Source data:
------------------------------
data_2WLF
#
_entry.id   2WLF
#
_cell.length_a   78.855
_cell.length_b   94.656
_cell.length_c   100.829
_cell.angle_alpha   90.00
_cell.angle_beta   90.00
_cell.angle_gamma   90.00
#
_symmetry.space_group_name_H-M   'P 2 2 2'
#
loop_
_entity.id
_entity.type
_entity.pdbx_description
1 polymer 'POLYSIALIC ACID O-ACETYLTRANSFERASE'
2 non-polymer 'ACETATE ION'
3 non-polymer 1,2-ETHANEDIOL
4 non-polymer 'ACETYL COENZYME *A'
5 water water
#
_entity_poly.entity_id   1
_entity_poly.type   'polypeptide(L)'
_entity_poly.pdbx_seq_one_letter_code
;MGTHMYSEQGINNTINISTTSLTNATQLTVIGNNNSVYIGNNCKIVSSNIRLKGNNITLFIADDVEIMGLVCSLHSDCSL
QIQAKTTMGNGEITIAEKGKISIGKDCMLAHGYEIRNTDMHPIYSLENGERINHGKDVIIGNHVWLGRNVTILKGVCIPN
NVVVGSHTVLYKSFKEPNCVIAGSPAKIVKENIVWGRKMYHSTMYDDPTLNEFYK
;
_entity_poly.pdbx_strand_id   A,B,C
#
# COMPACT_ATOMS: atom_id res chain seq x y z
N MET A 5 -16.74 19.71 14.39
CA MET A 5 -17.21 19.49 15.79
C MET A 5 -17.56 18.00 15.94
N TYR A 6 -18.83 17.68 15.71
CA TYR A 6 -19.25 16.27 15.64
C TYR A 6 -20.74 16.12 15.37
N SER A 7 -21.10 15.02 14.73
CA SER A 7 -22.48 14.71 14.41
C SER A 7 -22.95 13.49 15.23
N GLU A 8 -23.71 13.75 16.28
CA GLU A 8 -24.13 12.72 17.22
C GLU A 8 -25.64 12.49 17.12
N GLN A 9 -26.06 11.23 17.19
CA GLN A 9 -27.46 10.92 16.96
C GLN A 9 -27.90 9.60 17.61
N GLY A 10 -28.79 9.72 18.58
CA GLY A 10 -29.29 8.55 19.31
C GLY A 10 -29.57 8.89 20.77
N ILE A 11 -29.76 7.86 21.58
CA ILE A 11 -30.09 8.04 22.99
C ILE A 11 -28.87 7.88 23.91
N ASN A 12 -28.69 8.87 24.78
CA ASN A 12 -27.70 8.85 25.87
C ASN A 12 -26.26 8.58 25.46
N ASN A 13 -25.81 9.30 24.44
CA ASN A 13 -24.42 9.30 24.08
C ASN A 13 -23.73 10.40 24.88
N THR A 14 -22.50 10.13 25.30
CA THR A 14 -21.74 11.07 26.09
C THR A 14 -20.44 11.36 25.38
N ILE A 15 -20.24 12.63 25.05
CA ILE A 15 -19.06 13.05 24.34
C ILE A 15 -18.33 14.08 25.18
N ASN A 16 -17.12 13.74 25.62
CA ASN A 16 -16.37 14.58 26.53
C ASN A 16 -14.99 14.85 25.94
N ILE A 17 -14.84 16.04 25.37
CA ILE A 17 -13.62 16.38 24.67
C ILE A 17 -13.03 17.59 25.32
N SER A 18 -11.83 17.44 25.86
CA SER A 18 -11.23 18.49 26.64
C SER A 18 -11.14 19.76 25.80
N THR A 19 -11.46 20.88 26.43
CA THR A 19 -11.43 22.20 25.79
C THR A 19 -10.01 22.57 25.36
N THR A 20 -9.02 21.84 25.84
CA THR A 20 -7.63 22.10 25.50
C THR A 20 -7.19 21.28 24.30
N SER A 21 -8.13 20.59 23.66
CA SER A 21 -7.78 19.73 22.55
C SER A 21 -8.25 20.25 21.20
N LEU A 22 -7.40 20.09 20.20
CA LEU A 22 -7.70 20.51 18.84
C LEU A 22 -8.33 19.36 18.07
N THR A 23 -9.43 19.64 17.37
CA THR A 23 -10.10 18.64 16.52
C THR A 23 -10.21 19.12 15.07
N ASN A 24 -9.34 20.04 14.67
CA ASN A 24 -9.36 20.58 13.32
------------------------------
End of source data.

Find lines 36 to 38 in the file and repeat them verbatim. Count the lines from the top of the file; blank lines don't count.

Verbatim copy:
C MET A 5 -17.56 18.00 15.94
N TYR A 6 -18.83 17.68 15.71
CA TYR A 6 -19.25 16.27 15.64